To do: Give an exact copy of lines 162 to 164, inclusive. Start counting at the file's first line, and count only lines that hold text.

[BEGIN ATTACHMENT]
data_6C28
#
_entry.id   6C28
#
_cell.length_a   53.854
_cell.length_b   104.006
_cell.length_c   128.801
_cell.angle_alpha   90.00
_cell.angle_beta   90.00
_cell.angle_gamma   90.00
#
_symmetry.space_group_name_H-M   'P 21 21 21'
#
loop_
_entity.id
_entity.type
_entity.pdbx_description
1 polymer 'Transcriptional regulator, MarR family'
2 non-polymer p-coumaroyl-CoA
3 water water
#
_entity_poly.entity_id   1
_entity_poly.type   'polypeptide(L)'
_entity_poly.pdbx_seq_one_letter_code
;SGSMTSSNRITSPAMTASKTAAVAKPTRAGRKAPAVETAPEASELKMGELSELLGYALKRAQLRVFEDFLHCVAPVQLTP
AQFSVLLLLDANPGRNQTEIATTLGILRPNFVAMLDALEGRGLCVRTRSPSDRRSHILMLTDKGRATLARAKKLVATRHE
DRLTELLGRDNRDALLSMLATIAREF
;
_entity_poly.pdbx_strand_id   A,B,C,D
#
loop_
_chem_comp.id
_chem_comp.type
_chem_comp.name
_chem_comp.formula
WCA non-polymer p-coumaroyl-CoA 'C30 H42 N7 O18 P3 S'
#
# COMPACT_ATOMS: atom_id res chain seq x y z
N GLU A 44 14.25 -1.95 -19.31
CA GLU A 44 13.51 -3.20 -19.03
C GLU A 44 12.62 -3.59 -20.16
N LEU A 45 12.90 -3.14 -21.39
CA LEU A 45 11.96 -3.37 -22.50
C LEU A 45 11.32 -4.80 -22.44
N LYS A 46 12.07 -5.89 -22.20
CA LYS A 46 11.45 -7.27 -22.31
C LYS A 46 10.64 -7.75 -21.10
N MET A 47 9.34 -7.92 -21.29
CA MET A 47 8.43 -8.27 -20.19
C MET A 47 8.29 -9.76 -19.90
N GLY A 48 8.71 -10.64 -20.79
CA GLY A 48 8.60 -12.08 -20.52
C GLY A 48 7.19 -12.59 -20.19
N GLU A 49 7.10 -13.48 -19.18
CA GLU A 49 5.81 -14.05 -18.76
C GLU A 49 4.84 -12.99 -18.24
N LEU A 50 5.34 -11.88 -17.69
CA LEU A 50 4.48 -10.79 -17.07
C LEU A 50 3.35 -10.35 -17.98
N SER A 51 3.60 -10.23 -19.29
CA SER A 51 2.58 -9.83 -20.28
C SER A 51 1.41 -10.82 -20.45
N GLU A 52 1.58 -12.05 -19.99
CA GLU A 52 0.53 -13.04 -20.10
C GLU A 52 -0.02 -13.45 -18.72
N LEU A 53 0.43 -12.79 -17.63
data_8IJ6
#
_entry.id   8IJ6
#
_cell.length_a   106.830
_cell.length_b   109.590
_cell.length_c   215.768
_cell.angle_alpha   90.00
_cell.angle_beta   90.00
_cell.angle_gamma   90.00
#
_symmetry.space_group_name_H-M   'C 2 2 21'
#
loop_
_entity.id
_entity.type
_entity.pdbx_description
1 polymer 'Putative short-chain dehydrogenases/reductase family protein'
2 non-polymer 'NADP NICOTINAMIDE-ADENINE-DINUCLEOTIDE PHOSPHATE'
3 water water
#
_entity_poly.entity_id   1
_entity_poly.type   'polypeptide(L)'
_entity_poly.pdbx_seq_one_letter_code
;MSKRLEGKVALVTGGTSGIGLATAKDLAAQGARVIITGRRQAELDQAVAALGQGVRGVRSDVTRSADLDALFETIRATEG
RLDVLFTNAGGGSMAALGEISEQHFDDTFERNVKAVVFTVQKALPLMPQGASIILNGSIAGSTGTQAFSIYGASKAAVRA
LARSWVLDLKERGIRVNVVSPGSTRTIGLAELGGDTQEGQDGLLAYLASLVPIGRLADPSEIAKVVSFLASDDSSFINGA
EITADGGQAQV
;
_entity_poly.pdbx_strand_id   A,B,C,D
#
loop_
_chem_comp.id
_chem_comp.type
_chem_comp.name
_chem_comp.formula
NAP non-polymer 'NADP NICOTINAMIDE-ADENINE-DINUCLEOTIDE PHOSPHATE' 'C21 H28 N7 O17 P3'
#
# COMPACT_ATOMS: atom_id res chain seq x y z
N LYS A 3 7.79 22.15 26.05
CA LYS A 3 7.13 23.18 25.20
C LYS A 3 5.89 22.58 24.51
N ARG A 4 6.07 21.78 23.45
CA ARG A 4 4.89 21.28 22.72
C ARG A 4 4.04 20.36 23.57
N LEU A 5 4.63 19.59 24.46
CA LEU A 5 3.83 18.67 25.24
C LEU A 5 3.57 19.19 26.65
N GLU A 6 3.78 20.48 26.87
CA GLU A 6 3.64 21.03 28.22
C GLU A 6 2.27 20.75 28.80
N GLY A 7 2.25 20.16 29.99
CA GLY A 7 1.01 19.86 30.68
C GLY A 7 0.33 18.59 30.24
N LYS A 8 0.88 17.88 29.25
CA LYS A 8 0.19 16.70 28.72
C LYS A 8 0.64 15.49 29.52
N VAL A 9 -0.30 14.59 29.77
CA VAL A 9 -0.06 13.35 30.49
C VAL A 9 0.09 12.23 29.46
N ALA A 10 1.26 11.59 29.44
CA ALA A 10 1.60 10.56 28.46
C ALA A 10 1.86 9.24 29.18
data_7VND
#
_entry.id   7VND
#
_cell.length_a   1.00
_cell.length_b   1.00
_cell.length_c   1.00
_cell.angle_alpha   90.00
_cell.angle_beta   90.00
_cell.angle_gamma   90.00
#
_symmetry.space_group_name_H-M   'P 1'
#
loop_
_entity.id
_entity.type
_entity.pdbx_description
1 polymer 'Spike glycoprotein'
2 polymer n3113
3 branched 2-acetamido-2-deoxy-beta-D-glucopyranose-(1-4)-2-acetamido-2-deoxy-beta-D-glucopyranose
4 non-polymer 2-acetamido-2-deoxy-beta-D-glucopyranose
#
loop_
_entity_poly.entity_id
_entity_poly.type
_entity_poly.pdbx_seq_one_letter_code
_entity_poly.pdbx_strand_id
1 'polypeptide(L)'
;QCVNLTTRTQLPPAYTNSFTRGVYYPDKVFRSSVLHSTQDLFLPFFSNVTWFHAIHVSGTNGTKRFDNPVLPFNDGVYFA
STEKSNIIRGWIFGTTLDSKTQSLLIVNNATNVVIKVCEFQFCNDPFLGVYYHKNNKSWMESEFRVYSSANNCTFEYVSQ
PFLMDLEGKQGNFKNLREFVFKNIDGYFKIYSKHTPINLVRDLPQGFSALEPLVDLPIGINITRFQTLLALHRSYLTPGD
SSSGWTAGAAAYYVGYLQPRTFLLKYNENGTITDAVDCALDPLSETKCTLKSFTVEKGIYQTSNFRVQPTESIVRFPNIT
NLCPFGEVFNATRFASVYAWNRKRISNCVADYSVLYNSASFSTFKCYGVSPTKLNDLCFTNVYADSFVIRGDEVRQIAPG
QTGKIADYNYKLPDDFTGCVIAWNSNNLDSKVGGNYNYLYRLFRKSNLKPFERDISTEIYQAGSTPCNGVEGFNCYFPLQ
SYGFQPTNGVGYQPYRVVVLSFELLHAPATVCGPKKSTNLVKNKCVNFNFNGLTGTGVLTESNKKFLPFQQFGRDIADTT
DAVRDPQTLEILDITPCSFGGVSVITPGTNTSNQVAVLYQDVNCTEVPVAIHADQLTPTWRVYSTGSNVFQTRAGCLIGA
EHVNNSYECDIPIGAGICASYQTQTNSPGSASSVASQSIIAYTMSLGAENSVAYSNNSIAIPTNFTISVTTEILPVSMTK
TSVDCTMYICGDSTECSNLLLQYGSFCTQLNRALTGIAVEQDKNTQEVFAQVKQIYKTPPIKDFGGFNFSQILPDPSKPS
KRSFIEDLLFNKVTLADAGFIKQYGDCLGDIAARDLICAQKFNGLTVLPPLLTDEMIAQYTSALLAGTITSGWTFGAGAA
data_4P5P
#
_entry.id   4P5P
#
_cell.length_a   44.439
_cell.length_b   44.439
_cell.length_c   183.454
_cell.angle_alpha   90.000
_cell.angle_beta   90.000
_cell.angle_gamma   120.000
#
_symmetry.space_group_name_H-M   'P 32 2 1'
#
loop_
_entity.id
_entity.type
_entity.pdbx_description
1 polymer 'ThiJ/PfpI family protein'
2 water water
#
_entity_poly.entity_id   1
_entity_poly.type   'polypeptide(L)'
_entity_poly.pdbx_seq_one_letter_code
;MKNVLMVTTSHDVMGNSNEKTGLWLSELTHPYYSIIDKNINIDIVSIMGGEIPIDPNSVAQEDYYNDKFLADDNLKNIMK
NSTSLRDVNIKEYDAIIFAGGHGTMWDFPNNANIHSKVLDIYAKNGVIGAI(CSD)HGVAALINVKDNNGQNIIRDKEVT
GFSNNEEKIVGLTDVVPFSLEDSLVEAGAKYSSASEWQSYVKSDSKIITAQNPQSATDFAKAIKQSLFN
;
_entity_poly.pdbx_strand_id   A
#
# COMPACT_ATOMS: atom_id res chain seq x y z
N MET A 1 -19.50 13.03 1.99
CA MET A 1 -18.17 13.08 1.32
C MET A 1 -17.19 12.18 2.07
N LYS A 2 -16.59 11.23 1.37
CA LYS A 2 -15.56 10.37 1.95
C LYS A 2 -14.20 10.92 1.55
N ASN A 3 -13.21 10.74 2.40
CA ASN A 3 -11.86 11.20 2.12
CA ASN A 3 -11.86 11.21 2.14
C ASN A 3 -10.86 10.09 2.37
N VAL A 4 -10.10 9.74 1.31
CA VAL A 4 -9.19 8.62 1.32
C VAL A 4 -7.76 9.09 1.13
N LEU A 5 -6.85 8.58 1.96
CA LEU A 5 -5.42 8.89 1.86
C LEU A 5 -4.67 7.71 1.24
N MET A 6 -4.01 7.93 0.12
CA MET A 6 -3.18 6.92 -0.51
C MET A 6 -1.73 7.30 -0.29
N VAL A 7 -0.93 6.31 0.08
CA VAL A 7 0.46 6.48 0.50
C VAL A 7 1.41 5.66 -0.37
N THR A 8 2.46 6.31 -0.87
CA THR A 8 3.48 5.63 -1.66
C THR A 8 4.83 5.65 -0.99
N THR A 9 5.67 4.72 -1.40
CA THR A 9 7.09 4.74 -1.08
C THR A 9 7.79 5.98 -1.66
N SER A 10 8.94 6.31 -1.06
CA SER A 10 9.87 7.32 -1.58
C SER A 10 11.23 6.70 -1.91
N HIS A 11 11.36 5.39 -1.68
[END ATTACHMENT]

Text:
NLCPFGEVFNATRFASVYAWNRKRISNCVADYSVLYNSASFSTFKCYGVSPTKLNDLCFTNVYADSFVIRGDEVRQIAPG
QTGKIADYNYKLPDDFTGCVIAWNSNNLDSKVGGNYNYLYRLFRKSNLKPFERDISTEIYQAGSTPCNGVEGFNCYFPLQ
SYGFQPTNGVGYQPYRVVVLSFELLHAPATVCGPKKSTNLVKNKCVNFNFNGLTGTGVLTESNKKFLPFQQFGRDIADTT